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Home & Garden

A more perfect pillow

| Sunday, Jan. 28, 2018, 9:00 p.m.
Parachute’s Down Alternative Pillow. (MUST CREDIT: Parachute)
The Washington Post
Parachute’s Down Alternative Pillow. (MUST CREDIT: Parachute)

If you dream of a better night's sleep, you're not alone. Researchers for the Sleep Cycle app found that Americans don't get eight hours of sleep (although they're close: At seven hours 19 minutes in 2017, the total is a four-minute improvement from 2016).

To make sleep even better, a good place to start is with a new pillow.

“A pillow is a bed for your head,” says Michael Breus, a California clinical psychologist who specializes in sleep disorders. “If you spend $1,000 on a mattress and use a $10 pillow, you just turned your bed into a $10 mattress.”

Researching the right pillow can be like staring down the toothpaste aisle, however: The options are endless. Thankfully, pillow testers like Breus can help narrow it down.

The first thing to consider is the type of sleeper you are: back, side or stomach. Back sleepers may need a flatter pillow, to keep the head and neck in alignment. Stomach sleepers may need a soft pillow, or no pillow. Side sleepers may need a firmer pillow on the thicker side.

Then there's fill — wool, cotton, latex, memory foam, feathers, down — that often depends on whether you prefer squishy or firm pillows. Breus notes that if you have any back or shoulder pain in the morning, it's a sign of using the wrong type of pillow (although it's always good to check with an orthopedic doctor). Above all, just do the best you can, says Rebecca Robbins, a sleep adviser to the Benjamin Hotel in New York: “Invest at the highest level your budget can afford. We sleep for one-third of our lives. Why not make it the most amazing, comfortable room in your house?”

Breus, known as the Sleep Doctor, says that sleep is a performance activity. So just as a runner invests in shoes, you'll want to choose the best pillow for your sleep. His favorite, and the one he sleeps on, is V&R Naturals' Latex Kapok Blend because the stuffing can be removed as needed for sleep preference ($129, vrnaturals.com ).

At the Good Housekeeping Institute Textiles Lab, senior product analyst Lexie Sachs and other analysts look at how well pillows keep their shape, withstand laundering and fit into a pillowcase. Consumer testers rate pillows for comfort and support. One pillow that has come out on top is the Sleep Number ComfortFit Pillow ($89.99-$149.99, sleepnumber.com ).

Sachs uses the “classic” model ($89.99). “I love how it's both soft and supportive,” she says. “Most foam pillows feel too firm for me, but this one is a combination of foam and down alternative fiberfill, and it feels like I'm getting the best of both.” Because it's not washable and has no removable cover, she uses the AllerEase Maximum Pillow Protector (Target, $7.99-$8.99).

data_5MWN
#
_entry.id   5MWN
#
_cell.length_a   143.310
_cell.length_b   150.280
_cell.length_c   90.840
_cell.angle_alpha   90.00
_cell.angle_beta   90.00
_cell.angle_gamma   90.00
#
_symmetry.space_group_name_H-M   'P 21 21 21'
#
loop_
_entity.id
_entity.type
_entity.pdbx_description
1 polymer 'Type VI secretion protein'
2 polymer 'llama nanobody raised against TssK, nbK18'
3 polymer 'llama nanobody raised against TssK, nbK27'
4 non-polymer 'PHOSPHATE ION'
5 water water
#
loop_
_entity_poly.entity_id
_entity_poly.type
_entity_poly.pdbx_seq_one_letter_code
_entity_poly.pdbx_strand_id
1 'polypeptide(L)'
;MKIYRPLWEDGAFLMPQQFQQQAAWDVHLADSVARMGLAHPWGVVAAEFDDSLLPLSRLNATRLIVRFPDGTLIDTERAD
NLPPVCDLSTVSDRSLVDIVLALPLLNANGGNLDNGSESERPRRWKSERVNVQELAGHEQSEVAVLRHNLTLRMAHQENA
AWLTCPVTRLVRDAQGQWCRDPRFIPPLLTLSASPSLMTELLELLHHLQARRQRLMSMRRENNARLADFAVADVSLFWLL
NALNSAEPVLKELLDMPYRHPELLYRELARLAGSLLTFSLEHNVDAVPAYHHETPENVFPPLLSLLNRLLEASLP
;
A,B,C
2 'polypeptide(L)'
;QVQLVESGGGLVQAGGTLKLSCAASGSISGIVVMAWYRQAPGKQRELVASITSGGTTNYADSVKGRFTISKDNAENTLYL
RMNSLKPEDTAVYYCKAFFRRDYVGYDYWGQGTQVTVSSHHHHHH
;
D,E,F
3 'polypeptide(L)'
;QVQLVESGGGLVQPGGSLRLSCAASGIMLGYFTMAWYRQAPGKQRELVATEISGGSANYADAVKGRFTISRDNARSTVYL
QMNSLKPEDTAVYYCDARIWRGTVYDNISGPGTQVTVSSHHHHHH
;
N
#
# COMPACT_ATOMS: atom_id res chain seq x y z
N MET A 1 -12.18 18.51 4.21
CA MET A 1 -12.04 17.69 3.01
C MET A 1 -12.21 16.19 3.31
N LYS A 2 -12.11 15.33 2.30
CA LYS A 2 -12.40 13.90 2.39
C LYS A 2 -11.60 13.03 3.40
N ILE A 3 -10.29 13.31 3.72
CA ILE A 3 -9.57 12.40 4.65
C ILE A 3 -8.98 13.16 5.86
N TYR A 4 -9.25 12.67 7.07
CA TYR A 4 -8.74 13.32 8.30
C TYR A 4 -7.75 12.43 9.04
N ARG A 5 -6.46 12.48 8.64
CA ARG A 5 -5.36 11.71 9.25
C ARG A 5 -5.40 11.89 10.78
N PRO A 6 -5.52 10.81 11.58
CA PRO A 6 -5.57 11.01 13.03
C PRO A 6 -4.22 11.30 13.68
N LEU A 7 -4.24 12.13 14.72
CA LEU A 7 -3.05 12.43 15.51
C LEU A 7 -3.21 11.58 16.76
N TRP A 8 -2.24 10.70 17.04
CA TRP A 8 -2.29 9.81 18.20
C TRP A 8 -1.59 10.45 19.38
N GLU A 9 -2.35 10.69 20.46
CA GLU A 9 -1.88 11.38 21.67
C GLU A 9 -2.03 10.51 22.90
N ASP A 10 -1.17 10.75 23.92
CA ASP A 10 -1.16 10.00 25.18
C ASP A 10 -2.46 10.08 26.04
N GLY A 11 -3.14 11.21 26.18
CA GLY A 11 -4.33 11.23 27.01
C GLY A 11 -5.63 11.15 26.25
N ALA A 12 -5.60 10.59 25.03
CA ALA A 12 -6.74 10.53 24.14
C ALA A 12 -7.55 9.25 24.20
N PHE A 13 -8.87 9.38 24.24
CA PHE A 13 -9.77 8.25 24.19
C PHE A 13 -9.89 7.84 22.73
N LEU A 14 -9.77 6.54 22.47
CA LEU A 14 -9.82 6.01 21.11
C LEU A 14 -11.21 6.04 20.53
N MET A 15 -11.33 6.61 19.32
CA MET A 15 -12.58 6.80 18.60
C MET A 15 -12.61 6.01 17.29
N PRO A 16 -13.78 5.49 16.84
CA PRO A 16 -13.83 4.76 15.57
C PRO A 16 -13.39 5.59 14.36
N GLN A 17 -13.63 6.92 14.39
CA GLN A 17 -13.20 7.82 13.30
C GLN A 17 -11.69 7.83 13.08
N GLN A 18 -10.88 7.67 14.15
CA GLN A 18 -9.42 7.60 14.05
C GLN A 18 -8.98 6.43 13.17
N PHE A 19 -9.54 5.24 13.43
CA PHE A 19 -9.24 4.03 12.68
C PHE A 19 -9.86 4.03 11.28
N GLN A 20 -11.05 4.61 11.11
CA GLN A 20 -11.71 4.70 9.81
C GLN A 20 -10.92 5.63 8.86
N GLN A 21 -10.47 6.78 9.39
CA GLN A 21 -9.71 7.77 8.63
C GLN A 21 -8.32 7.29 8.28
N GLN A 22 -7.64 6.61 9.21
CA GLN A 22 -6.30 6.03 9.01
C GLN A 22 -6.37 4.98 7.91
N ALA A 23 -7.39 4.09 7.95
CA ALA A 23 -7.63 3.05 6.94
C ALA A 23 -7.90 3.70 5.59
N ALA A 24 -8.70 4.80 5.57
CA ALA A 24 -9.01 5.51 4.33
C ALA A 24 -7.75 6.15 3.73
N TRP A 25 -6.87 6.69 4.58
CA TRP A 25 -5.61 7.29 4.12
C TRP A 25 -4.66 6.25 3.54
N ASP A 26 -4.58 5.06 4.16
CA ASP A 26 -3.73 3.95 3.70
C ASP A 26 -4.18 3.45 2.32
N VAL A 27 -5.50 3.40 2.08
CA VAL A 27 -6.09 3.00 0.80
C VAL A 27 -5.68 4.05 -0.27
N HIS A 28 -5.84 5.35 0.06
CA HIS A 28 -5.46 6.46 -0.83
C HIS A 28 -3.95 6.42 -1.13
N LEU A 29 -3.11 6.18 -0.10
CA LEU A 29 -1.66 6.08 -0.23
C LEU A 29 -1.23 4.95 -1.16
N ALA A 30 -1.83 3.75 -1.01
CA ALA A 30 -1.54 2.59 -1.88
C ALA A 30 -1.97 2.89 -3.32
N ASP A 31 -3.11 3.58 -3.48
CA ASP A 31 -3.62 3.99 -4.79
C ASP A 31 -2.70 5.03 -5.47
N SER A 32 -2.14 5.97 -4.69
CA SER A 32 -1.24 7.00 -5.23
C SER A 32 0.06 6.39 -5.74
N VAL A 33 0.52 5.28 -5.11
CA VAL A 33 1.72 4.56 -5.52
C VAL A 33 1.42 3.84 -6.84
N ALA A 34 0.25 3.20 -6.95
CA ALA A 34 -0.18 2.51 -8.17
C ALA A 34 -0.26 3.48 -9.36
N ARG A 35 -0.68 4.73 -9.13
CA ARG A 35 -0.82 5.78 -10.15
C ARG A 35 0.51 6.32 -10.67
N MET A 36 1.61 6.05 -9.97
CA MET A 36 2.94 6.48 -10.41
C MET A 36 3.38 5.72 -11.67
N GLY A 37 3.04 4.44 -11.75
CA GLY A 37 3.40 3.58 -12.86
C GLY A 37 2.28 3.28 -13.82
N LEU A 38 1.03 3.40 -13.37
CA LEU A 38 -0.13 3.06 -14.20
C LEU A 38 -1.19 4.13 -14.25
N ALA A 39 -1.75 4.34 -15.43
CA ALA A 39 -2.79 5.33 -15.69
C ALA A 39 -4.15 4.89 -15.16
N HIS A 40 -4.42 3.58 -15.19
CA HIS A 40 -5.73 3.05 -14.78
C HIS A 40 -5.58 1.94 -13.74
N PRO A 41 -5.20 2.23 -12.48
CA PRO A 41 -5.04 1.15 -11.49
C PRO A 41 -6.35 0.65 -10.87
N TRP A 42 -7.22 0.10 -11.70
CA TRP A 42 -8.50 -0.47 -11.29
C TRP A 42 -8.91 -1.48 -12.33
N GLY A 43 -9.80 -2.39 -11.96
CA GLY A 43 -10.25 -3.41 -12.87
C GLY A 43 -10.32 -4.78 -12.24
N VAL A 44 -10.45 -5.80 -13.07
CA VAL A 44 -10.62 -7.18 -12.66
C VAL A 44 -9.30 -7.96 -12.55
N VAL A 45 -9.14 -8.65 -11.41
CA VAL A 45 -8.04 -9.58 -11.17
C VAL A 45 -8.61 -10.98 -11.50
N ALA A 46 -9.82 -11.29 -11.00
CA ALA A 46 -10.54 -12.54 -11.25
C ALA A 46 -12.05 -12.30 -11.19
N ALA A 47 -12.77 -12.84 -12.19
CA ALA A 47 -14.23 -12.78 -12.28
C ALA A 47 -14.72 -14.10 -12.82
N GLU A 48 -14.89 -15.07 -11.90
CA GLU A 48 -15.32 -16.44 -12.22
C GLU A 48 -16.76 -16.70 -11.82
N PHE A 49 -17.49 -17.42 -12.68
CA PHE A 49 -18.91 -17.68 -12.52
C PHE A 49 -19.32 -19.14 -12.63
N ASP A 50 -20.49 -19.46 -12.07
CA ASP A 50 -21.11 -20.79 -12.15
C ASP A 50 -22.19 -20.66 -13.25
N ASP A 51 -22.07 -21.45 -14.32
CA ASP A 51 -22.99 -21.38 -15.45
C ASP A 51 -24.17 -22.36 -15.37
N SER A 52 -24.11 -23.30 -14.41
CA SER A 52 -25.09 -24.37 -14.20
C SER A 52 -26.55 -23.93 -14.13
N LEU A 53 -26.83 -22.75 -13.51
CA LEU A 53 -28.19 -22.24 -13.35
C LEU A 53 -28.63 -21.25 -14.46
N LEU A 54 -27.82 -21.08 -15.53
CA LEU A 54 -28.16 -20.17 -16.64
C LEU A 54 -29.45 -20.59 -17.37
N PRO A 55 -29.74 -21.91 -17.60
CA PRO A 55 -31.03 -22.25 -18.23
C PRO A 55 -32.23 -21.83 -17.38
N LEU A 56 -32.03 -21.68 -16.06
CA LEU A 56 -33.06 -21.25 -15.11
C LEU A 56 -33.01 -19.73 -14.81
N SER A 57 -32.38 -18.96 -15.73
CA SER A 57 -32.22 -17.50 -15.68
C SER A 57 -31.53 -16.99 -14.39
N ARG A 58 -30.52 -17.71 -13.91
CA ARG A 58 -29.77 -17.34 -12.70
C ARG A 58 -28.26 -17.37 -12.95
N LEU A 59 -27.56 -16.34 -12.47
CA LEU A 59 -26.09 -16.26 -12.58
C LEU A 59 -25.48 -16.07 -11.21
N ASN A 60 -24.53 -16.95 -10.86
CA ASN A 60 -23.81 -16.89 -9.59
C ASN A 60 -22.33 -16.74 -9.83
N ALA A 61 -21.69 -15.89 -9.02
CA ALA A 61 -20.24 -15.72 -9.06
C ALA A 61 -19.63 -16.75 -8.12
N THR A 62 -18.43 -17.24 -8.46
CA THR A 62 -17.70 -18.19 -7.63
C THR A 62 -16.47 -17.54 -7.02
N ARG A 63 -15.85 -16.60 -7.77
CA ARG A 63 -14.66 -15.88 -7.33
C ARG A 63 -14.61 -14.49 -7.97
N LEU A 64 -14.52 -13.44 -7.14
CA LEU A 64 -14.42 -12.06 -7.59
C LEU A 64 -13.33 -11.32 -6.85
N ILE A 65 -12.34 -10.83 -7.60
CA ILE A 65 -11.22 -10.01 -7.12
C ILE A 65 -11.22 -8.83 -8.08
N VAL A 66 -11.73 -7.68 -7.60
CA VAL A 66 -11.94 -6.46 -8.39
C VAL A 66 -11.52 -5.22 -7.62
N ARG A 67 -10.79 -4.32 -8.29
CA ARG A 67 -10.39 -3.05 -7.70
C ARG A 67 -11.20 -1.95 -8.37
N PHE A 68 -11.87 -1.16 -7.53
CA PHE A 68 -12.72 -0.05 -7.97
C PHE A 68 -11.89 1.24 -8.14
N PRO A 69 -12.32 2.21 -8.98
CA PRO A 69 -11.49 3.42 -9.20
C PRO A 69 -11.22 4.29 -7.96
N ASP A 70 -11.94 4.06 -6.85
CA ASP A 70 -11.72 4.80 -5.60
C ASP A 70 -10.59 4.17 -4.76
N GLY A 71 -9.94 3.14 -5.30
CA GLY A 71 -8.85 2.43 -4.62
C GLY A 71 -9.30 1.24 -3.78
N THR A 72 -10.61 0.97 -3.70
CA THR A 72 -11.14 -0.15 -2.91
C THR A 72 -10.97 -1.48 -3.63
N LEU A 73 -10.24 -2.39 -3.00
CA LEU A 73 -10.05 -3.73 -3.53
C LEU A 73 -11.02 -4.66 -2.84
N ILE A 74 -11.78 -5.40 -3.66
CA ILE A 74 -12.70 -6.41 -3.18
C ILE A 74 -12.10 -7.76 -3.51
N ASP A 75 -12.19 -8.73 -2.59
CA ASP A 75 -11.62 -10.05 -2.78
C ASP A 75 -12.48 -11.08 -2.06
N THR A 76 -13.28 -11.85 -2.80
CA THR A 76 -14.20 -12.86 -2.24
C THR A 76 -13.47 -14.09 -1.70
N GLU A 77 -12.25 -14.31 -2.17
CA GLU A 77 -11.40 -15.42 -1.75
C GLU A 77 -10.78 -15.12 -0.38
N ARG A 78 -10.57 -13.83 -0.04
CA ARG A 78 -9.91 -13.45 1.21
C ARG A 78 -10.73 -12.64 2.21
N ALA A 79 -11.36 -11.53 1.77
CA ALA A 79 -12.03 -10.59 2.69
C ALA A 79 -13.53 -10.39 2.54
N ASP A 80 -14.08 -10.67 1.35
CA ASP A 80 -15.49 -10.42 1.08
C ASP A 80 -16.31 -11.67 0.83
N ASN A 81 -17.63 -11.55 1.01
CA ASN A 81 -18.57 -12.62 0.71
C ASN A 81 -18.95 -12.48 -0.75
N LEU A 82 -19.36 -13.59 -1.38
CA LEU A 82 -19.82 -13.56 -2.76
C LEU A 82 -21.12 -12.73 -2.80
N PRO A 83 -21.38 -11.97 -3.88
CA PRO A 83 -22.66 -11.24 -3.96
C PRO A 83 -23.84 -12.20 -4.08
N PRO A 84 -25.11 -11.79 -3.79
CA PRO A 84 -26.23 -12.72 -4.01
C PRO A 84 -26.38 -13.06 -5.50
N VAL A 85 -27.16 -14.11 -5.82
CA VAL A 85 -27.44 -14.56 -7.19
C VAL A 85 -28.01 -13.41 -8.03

“Our clients prefer bed pillows with a natural cotton cover and either a soft-yet-supportive mix of feather and down or a feather-and-down alternative,” says Seattle-based Michelle Dirkse, an interior designer whose projects have appeared in design magazines Luxe,Rue, and Domino. Parachute's Down Alternative Pillow is one she's picked for her clients and herself ($59-$89, parachutehome.com ). “I just finished remodeling my entire condo and the new pillows are a cozy final touch for my new bed,” she says. This would be a good fit for a guest room, too, because it's allergen-free.

After designing for celebrity after celebrity, Los Angeles interior designer Adam Hunter knows that everyone is different and “clients need to love their pillow and find the one that provides proper support and alignment.” He often uses the Anti-Allergy Down Pillow in his projects, especially for kids' rooms, because of the simple maintenance ($80, usa.yvesdelorme.com ). They're “easy to clean” and “so soft,” he says.

Robbins, a side sleeper, uses the Beautyrest Black Ice Memory Foam Pillow ($129, mattressfirm.com ). “Temperature plays a huge role in our sleep,” she says, and the Black Ice is made of a cooling, breathable foam.

“The bedroom is the gateway drug to get more sleep,” says Robbins, a postdoctoral fellow at New York University. “We drink coffee, we drink wine, we get stressed about our careers. Some of those things are hard to modify, but the bedroom is something we can often control.”

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